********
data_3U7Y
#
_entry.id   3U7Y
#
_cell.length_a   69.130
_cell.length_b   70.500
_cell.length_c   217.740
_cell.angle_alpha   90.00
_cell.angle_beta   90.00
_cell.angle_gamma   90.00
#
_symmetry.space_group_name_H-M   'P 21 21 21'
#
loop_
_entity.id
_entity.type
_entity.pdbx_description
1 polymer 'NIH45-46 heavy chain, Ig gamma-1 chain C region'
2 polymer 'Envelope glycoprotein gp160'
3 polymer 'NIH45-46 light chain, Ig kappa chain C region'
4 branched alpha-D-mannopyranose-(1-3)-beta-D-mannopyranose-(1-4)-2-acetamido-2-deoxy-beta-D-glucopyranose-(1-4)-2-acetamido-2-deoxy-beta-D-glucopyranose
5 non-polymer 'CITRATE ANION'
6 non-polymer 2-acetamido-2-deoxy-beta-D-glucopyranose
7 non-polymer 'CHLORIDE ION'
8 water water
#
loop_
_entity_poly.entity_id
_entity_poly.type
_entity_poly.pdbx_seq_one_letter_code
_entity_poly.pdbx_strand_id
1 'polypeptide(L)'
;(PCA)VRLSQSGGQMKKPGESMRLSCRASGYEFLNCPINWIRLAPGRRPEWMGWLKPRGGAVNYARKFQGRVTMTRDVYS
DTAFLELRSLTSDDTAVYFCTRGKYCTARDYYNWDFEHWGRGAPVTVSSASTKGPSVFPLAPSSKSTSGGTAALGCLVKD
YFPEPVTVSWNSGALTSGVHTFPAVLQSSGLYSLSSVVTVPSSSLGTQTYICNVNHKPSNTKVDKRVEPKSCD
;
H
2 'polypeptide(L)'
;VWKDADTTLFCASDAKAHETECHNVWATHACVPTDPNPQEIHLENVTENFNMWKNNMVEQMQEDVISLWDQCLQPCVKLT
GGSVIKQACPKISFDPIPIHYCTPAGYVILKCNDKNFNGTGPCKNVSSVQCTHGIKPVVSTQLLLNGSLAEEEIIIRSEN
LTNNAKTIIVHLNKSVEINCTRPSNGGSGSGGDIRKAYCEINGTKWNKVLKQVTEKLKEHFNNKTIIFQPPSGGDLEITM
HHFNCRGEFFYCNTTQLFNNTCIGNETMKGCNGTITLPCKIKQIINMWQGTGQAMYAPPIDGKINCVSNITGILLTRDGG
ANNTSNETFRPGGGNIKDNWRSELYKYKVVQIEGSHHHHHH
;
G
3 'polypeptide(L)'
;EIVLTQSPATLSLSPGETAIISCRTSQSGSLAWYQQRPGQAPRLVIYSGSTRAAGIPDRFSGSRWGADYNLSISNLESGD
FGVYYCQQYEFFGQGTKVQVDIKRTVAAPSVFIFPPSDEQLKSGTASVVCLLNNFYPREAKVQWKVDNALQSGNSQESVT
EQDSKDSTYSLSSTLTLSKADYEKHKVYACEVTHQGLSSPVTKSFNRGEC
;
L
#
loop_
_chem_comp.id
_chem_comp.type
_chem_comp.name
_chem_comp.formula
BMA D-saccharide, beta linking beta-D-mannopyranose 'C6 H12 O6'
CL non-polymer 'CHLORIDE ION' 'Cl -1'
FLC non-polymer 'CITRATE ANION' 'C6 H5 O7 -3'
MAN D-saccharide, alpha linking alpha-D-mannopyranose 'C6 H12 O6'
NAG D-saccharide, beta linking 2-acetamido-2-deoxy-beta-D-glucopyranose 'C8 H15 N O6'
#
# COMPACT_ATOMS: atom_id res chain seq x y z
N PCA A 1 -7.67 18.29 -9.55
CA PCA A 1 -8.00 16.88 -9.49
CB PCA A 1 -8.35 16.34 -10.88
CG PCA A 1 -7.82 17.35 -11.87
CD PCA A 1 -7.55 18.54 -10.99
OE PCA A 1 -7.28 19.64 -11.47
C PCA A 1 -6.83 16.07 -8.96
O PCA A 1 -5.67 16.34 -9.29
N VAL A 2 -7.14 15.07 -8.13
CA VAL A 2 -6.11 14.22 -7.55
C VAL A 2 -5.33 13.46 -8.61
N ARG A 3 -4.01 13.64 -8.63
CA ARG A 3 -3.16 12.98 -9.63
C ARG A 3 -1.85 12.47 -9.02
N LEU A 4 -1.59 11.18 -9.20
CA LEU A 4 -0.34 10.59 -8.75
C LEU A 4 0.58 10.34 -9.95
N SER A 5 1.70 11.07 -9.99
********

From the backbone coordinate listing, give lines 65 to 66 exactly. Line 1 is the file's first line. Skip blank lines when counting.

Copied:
N PCA A 1 -7.67 18.29 -9.55
CA PCA A 1 -8.00 16.88 -9.49